Newt Merrill grew up sailing off the coast of New England, and like many who spend time on the water, he worried about the ocean’s health. When he moved from New York to Boston for a banking job in 1991, a family friend suggested he turn his concern into action by becoming involved with Woods Hole Oceanographic Institution.
Bit by bit, Merrill said, he was drawn in, fascinated by the work scientists do to study the impacts of ocean pollution, map the sea-floor, or address questions about the changing global climate. “Every time I went down to WHOI for a meeting, I came back having learned something,” he said. “It recharged my batteries.”
Merrill, in turn, donated not only financial support to the Institution, but also his time as a member of the WHOI Board of Trustees. In the past 14 years, he has participated on a half-dozen board committees whose actions have helped raise funds for the construction of the Institution’s newest vessel, Tioga, and two new major laboratories. He also helped direct a capital fund-raising campaign that thus far has netted $160 million.
His involvement reached new heights on May 18, when he was elected chair of the WHOI Board of Trustees.
Merrill takes over as chair during a time of major transition for WHOI, said Tom Nemmers, WHOI director of board relations. The Board of Trustees—along with a committee of WHOI scientists and engineers—is in the process of choosing a new president and di-rector for the Institution. They expect to make an offer to a candidate by fall.
The Institution is also implementing a new strategic plan that seeks more diverse funding sources for oceanographic research—from the state, private individuals, foundations, and corporations—to augment flat traditional federal funding.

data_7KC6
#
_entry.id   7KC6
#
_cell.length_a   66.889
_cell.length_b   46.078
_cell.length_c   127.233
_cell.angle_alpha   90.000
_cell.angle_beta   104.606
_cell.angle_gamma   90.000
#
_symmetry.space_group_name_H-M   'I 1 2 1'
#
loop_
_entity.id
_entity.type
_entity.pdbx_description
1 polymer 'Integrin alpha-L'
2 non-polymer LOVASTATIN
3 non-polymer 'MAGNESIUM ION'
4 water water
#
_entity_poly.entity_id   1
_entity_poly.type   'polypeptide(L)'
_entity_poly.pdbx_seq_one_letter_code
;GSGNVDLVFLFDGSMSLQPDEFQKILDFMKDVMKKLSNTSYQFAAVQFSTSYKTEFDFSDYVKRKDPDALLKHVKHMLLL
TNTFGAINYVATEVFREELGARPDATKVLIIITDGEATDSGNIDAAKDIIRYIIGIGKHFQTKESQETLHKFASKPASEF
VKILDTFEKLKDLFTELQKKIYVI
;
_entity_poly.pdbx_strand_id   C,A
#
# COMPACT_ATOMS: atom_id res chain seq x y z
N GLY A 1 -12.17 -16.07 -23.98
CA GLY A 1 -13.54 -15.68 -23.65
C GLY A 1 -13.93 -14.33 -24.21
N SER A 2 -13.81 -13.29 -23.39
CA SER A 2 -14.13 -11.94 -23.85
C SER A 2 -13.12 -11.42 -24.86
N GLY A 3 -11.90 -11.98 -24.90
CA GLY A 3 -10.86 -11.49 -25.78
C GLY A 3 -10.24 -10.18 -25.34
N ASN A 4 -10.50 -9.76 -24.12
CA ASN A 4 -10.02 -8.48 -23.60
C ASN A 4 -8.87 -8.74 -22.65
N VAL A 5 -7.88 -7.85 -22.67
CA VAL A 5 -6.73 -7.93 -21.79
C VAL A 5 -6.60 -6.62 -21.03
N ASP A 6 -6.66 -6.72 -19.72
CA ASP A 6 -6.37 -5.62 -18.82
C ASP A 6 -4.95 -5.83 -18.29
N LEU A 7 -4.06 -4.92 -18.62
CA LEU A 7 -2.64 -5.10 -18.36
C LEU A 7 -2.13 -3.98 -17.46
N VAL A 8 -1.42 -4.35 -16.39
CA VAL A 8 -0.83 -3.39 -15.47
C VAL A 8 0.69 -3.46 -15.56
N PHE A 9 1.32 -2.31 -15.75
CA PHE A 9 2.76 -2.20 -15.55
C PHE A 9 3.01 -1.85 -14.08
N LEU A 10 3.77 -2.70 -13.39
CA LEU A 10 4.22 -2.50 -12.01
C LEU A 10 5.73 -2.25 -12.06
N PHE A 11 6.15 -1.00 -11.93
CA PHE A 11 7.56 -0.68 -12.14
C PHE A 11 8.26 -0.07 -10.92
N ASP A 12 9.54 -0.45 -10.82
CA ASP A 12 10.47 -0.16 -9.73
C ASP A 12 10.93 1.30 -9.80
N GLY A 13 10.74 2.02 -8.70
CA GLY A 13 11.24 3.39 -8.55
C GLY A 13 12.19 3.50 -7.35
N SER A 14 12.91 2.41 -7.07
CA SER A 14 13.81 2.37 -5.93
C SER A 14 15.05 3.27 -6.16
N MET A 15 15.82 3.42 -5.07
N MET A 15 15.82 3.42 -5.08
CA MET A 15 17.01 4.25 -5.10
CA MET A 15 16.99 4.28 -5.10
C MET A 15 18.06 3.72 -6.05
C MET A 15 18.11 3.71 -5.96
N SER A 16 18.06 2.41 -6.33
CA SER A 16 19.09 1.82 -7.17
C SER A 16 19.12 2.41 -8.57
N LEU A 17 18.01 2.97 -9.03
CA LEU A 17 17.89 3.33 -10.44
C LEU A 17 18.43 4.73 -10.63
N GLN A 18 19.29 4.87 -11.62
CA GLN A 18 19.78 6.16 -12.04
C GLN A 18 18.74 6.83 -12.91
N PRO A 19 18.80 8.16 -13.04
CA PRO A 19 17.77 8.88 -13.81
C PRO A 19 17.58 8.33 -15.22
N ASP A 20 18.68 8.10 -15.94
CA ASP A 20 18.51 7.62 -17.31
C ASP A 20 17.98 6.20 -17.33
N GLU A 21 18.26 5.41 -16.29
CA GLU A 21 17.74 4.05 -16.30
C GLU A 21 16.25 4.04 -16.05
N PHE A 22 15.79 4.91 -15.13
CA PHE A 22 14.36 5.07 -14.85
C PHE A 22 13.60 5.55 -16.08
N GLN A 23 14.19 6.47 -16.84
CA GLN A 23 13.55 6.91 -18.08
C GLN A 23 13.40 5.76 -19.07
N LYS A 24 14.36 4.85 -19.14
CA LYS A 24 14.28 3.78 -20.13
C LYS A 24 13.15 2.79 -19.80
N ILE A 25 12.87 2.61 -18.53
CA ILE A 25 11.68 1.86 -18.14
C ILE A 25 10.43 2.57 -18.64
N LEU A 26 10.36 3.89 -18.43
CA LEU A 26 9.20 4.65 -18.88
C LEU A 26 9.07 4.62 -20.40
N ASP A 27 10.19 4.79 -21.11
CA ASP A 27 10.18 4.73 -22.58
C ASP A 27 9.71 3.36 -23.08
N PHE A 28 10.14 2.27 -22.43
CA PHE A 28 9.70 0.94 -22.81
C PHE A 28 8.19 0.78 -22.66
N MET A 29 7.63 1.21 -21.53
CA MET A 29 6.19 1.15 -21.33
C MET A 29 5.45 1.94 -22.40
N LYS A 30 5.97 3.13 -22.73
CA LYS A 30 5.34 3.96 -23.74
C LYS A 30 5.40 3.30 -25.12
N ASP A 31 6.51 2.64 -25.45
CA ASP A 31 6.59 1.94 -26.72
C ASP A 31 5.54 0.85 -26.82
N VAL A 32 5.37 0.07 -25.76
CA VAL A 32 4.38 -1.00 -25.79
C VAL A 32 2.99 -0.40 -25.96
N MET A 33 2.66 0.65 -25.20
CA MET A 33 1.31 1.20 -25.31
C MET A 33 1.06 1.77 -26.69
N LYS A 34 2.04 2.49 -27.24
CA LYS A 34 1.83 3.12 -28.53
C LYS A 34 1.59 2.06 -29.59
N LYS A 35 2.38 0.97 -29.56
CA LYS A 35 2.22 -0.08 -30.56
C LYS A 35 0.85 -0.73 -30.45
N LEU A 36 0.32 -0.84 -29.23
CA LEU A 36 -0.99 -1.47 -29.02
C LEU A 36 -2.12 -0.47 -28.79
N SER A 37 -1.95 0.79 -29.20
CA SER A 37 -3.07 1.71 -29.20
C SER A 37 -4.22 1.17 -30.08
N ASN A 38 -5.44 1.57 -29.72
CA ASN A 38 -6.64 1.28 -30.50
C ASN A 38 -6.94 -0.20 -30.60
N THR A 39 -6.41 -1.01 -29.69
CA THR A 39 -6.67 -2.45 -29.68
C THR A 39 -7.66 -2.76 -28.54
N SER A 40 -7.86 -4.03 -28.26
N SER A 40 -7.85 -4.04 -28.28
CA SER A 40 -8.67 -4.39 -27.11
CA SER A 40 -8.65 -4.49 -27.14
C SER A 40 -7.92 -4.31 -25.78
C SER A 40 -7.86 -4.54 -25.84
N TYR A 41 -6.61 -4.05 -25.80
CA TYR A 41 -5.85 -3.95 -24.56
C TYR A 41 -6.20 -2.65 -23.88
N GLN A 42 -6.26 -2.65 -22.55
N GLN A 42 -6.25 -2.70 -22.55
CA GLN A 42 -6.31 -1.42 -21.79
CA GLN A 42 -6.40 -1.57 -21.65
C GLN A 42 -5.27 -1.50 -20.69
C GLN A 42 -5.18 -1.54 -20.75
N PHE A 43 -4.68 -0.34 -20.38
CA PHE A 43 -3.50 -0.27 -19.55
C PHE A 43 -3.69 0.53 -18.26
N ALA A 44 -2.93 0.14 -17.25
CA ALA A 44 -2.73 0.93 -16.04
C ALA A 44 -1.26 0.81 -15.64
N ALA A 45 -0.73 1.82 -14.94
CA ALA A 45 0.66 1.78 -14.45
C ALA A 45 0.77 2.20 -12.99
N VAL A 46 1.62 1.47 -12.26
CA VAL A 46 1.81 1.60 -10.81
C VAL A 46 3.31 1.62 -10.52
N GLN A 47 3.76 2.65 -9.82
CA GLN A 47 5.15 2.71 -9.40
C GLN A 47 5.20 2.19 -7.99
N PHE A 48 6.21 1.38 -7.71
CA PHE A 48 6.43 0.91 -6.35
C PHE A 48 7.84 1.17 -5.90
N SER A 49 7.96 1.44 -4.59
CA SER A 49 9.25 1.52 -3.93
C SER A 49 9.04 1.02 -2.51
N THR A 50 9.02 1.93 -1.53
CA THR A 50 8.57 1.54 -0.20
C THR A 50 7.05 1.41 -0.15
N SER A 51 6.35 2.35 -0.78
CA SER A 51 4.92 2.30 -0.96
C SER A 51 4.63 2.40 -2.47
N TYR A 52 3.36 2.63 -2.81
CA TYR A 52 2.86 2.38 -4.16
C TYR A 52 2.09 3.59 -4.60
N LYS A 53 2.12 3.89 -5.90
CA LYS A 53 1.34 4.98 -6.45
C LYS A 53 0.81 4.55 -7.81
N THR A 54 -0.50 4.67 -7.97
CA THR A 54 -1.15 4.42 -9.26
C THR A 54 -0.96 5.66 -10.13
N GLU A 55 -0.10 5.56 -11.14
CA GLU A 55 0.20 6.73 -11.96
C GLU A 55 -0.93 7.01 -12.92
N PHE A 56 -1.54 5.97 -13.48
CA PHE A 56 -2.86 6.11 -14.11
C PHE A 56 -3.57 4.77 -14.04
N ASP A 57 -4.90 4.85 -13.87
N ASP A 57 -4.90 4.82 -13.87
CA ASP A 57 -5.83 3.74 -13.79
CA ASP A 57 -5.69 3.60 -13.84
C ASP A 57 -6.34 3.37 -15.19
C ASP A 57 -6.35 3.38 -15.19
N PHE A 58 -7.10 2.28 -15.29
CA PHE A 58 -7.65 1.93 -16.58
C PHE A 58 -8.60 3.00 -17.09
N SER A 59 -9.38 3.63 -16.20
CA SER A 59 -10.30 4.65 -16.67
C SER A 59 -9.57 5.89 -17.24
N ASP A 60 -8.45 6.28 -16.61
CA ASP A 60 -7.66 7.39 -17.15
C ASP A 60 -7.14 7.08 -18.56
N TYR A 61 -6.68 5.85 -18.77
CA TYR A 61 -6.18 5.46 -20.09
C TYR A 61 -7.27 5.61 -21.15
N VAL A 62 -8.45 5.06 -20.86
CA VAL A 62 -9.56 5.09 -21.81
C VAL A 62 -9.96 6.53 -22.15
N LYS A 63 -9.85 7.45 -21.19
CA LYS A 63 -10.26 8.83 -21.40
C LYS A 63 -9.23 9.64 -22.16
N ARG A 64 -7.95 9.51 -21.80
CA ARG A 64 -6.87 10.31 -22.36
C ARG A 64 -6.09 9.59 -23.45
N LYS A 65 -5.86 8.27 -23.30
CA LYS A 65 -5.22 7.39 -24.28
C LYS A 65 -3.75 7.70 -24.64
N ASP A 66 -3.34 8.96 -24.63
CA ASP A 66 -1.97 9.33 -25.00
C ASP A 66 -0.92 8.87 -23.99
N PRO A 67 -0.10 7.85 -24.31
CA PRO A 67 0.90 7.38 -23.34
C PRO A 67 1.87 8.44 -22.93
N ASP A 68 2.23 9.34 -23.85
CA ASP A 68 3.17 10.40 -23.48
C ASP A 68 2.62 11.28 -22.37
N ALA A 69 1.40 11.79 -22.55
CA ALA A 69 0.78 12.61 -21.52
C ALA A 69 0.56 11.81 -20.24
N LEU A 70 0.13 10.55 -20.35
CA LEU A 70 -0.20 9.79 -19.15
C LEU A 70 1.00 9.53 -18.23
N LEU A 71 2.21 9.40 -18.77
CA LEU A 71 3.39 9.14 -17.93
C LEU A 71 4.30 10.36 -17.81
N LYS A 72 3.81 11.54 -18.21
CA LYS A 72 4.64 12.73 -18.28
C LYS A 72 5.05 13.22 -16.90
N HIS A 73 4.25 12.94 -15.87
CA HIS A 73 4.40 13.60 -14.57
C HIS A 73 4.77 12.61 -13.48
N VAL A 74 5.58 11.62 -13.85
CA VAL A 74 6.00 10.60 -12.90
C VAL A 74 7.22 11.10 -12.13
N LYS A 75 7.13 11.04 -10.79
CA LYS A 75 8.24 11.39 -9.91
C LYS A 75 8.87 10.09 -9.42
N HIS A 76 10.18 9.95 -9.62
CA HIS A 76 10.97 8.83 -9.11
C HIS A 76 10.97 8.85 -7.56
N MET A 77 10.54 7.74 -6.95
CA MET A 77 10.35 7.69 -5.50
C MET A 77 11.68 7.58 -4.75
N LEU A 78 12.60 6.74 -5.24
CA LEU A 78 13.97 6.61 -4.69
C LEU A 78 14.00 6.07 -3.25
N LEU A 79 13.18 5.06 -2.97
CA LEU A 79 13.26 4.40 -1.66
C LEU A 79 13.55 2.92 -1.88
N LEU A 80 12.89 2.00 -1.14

“We’re going through a sea change, but we’re also riding a long wave of success,” Merrill told the Trustees at their May meeting. In a later conversation, Merrill gave examples of those successes under the guidance of his predecessor, Jim Moltz, who served as board chair since 1998. Those included a major fund-raising campaign, now in its final phase, which resulted in the largest single donation in WHOI history: $28 million.
Merrill, 67, attended Harvard College and spent much of his career at The Bank of New York. He headed groups handling lending to large corporations, as well as leasing and investment banking activities. He worked three years as a senior executive vice president at the Bank of Boston until 1994, when he returned to The Bank of New York.
He retired in 2004. He and his wife, Polly, a former elementary school teacher, live in New York City and Lyme, Conn. He often sails with his three grown children, including offshore excursions from New England to Bermuda aboard his 42-foot sloop, Finesse.
Dan Stuermer, WHOI vice president of external relations, said Merrill’s energy, commitment to fund-raising and his aptitude for consensus building make him a natural fit as chair. He likened Merrill’s leadership skills to those of a good sea captain.
“He constantly looks around, assesses problems, and keeps things in order,” Stuermer said.